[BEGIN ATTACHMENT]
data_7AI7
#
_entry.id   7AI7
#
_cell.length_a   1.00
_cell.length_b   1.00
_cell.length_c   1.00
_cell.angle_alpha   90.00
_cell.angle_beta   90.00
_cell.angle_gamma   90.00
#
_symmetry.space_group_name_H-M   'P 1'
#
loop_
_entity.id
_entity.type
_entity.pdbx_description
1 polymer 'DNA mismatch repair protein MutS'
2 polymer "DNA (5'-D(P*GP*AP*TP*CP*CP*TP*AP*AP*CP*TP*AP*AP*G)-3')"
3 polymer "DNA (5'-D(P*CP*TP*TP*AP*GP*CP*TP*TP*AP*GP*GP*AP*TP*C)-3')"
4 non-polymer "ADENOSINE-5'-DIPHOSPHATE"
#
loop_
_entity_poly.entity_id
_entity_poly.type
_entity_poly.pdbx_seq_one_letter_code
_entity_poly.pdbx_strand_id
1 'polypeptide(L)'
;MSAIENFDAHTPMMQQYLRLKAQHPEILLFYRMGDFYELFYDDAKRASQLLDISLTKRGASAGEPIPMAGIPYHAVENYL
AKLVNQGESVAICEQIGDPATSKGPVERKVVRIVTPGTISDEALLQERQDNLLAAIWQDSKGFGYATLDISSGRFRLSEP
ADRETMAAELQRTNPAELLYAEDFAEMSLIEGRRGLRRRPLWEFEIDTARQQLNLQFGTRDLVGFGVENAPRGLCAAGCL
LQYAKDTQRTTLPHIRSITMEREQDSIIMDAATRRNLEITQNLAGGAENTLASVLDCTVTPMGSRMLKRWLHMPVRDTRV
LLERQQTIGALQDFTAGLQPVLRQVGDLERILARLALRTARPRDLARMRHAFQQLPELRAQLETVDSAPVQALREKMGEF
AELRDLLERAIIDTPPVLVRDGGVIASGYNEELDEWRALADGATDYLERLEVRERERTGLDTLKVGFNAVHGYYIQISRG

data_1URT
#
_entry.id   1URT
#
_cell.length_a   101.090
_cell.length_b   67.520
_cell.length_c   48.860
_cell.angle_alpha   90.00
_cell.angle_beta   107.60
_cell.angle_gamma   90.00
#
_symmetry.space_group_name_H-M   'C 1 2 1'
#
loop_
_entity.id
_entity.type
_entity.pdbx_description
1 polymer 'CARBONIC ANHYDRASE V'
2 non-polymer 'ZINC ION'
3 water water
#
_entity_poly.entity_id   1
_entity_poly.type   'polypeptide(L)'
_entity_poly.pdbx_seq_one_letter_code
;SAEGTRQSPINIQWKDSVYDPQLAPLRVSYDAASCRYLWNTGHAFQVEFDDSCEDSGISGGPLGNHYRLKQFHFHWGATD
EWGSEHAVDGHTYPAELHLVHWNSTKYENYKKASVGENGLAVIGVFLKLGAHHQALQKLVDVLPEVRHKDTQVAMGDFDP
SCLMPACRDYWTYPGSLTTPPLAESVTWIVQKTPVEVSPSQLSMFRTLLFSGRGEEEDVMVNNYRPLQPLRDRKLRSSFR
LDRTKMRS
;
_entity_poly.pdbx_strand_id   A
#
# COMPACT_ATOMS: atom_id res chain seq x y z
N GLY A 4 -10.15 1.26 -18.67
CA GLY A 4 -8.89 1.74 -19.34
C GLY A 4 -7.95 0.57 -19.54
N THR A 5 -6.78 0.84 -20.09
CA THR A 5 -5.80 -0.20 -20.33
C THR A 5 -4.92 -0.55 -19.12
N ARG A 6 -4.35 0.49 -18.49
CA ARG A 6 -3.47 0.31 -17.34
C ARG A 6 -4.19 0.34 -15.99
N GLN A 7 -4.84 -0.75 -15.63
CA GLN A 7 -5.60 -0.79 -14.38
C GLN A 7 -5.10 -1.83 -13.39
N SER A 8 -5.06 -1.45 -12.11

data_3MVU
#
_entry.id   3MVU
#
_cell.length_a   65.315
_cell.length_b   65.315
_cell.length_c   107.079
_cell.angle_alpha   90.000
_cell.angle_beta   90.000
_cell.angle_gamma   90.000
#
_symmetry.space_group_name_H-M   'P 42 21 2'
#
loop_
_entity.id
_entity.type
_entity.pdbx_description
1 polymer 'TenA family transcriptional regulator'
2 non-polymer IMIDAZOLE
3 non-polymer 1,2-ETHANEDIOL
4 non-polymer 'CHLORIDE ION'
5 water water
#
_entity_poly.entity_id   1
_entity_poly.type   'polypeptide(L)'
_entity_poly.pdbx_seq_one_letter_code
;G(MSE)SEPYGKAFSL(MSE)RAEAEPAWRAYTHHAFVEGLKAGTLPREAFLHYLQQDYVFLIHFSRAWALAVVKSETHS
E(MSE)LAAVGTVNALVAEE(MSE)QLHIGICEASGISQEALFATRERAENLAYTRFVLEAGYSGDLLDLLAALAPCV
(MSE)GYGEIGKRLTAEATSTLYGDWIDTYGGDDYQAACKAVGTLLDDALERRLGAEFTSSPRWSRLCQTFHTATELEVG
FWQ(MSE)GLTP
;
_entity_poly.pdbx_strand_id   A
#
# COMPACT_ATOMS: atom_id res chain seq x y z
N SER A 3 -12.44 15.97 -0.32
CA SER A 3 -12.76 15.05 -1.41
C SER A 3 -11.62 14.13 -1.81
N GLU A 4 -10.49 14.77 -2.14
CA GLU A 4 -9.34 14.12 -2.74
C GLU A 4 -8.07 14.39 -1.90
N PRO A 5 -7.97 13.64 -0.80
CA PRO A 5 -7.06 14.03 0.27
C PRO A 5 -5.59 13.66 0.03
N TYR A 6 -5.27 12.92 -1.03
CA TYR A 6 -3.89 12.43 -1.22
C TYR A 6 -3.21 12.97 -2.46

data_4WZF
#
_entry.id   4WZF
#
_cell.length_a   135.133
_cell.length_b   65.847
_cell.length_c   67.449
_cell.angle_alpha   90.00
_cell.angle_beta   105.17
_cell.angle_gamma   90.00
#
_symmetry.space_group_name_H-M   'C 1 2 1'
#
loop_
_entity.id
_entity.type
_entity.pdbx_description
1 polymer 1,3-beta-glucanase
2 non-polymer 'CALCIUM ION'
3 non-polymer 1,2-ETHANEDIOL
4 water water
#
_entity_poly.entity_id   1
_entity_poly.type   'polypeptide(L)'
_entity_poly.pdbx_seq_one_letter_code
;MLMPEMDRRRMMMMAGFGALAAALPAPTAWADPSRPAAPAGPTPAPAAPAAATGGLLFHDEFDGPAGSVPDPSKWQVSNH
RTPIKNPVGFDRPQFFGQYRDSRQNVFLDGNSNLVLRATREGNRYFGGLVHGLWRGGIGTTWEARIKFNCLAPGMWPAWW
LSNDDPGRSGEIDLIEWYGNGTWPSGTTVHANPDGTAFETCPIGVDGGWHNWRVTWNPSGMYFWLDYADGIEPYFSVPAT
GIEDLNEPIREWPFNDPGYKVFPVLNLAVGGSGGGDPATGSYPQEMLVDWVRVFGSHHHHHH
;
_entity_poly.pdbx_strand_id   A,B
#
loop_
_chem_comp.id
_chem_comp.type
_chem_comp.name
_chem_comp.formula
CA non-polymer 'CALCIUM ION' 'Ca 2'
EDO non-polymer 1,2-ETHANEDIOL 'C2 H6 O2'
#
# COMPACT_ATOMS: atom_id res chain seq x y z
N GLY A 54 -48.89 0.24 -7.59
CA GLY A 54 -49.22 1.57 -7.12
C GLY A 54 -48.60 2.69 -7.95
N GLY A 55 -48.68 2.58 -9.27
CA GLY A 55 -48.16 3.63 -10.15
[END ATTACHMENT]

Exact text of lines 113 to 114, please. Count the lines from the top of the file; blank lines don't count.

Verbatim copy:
# COMPACT_ATOMS: atom_id res chain seq x y z
N SER A 3 -12.44 15.97 -0.32